Israel strikes Gaza after facing rocket attacks during peace deal signing in U.S.

“The impact is the impoverishment of the people of Gaza, who are already under blockade,” said Mahmoud Elkhafif, the agency’s co-ordinator of assistance to the Palestinian people and author of the report.

Israel has long accused the U.N. of being biased against it. The report, for instance, included only a brief mention that indiscriminate rocket fire at Israeli civilian areas is prohibited under international law. “Palestinian militants must cease that practice immediately,” it said.

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Israel’s Foreign Ministry accused UNCTAD of failing its mission to assist developing economies and presenting a “one-sided and distorted depiction” that disregards ”terrorist organizations’ control over the Gaza Strip and their responsibility for what occurs in the Gaza Strip.“

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Palestinian officials say Gaza ceasefire reached with Israel

Palestinian officials say Gaza ceasefire reached with Israel – May 6, 2019

“In light of all this, we cannot take the findings of the reports it publishes seriously, and this report is no different,” it said.

In Gaza, Hamas spokesman Hazem Qassem said the report revealed “the level of the crime” committed by Israel.

“This siege has amounted to a real war crime and pushed all services sectors in the Gaza Strip to collapse,” he said. “These figures also reveal the international inability to deal with the illegal siege on Gaza.”

Read more:
Israel steps up strikes after 600 rockets fired from Gaza, death tolls rise

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Gisha, an Israeli human rights group that pushes for freedom of movement in an out of Gaza, said it was Israel’s “moral and legal obligation” to life the closure. “The true price paid by Palestinians in lost time, opportunities, and separation from loved ones is inestimable,” it said.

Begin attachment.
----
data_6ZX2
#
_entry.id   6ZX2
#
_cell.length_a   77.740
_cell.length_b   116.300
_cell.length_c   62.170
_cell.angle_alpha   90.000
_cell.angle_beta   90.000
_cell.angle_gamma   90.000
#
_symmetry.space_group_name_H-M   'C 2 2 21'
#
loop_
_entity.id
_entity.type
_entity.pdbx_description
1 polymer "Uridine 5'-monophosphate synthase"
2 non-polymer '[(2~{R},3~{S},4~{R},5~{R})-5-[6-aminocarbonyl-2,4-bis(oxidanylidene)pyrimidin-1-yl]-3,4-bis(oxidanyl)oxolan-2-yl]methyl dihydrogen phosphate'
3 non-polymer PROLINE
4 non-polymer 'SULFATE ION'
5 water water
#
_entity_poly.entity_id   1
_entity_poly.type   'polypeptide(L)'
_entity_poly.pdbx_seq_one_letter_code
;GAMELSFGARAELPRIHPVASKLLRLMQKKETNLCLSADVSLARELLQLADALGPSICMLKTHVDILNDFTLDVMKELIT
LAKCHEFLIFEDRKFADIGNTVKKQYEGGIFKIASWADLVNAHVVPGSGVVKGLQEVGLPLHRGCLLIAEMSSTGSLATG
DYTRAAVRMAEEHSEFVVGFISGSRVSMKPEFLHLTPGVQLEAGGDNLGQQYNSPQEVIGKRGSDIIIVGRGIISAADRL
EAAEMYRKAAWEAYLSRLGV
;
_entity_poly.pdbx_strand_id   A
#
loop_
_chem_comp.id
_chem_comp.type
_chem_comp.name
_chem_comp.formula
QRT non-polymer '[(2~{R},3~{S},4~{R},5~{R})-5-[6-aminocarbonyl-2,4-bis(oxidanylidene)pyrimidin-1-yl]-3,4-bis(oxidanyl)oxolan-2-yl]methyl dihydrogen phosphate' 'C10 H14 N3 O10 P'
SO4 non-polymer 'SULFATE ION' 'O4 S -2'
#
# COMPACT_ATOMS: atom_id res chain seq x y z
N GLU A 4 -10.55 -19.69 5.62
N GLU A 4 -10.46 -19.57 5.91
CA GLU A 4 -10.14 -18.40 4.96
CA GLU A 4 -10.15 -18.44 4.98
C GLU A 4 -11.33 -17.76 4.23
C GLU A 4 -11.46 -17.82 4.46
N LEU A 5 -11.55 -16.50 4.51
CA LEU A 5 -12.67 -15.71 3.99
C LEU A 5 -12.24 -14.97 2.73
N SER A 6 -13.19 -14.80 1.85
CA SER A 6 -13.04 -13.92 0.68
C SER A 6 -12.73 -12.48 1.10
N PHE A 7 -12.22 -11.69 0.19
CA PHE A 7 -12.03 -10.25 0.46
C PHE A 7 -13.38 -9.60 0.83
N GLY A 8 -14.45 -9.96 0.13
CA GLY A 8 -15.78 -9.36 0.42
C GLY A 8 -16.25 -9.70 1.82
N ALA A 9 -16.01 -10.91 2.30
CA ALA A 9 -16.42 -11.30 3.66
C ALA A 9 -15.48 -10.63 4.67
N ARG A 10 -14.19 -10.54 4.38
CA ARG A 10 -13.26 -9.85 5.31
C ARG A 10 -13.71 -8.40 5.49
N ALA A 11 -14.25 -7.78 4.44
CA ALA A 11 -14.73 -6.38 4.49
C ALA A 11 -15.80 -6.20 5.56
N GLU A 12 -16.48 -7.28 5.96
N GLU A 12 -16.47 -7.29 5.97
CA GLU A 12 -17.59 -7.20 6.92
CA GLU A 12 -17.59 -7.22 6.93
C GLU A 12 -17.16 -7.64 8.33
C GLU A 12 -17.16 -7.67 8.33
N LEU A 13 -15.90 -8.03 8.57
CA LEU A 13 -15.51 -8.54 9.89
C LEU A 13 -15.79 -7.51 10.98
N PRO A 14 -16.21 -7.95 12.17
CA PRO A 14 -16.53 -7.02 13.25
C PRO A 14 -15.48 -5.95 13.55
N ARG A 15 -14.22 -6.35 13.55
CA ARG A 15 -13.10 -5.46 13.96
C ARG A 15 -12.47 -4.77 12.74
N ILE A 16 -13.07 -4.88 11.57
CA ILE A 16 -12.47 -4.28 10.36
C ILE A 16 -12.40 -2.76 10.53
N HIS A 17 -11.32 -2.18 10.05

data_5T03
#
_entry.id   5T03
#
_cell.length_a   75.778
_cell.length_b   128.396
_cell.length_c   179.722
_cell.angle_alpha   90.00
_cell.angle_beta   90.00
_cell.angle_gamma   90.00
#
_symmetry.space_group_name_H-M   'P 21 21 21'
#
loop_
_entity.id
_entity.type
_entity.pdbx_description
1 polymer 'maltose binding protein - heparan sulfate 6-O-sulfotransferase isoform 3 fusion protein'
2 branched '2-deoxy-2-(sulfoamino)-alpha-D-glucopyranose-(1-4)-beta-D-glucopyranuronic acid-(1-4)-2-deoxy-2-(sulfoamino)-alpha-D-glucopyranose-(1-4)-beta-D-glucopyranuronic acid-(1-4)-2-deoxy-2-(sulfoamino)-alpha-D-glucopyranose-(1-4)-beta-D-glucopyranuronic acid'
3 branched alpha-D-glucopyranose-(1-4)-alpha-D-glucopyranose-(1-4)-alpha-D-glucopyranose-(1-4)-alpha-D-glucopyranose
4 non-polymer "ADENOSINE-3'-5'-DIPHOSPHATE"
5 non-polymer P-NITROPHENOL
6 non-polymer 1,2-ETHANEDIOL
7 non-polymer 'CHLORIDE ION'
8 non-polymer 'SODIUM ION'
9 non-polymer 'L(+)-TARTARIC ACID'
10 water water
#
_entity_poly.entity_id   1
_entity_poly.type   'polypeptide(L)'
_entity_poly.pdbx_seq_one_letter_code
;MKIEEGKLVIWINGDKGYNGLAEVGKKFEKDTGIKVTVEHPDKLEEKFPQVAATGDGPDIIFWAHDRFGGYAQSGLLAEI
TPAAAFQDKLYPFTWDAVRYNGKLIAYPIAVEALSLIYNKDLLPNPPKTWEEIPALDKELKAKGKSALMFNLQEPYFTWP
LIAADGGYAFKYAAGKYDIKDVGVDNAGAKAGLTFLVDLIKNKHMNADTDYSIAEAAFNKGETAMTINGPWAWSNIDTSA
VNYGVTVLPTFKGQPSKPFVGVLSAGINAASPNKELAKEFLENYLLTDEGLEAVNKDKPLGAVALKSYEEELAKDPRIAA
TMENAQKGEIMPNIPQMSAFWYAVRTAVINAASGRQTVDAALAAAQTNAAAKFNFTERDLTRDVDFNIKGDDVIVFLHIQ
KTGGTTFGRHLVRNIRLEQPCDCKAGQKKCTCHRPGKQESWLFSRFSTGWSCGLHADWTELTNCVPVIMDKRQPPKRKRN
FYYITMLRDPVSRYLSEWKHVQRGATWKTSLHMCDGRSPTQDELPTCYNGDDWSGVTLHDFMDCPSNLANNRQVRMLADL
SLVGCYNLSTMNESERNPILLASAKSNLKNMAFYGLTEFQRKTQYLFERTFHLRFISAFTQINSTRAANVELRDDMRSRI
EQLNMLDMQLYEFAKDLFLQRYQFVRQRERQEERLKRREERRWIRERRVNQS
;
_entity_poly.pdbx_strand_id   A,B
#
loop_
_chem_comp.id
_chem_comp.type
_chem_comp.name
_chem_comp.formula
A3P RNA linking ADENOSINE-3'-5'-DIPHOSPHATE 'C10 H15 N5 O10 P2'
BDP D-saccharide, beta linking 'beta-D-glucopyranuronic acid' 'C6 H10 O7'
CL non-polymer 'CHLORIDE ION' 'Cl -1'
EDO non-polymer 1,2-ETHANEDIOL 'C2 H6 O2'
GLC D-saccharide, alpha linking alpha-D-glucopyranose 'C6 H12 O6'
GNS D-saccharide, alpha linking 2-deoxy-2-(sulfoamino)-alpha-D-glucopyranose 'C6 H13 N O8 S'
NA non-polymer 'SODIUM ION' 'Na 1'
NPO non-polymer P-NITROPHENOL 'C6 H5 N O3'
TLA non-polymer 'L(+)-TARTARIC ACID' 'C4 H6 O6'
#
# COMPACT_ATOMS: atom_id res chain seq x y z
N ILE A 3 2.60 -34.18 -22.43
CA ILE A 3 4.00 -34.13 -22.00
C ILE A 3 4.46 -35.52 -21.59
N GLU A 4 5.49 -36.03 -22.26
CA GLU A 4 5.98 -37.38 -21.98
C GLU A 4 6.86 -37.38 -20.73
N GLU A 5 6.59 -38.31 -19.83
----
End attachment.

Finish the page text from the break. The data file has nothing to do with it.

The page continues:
The U.N. agency said it compiled the report at the request of the U.N. General Assembly and noted that it did not include other costs of Israeli occupation over the Palestinians. Israel captured the West Bank, east Jerusalem and Gaza Strip in the 1967 Mideast war, though it withdrew from Gaza in 2005.

UNCTAD, a technical agency that seeks to reduce global inequality, recommended that Israel lift the blockade to allow free trade and movement. It also called for reconstruction of Gaza’s infrastructure, addressing Gaza’s electricity and water crisis, allowing the Palestinians to develop offshore natural gas fields and for the international community to push Hamas and the Palestinian Authority to reconcile.


Associated Press writer Fares Akram contributed reporting from Gaza City, Gaza Strip.

© 2020 The Canadian Press

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As economy struggles, Fed weighs boosting bond purchases – Nanaimo News NOW



With the economy showing signs of slowing in the face a resurgence in coronavirus cases and a return to shutdowns in some areas, there has been market speculation that the Fed could decide to boost the size of its monthly purchases.

The minutes show that while no decision was taken on what to do or when, Fed officials were keeping their options open. Some analysts believe the Fed will make an announcement on boosting the bond purchase program at its next meeting on Dec. 15-16, especially if there has been no movement by Congress to provide more economic relief to individuals and businesses.

The minutes said that many Fed officials “judged that asset purchases helped provide insurance against risks that might reemerge in financial markets in an environment of high uncertainty.”

Concern has been growing among economists that the economy is slowing after an initial rebound this summer and could even topple into a double-dip recession in the early part of 2021 if Congress does not replenish expiring support programs.

At the White House Wednesday, Peter Navarro, one of President Donald Trump’s economic advisers, told reporters that a “sober” reading of the economic recovery shows “we are facing … a chasm ahead for millions of Americans unless there can be a bipartisan” deal to provide further economic relief.

The minutes released Wednesday covered the Fed’s Nov. 4-5 meeting, held just after the November elections, and were released with the customary lag of three weeks.

At the meeting, the central bank kept its benchmark interest rate at a record low near zero and signalled that it was prepared to do more if needed to support the economy.

A multitrillion-dollar stimulus effort enacted in the spring has helped support millions of Americans who have been thrown out of work and provided further assistance to struggling individuals and businesses.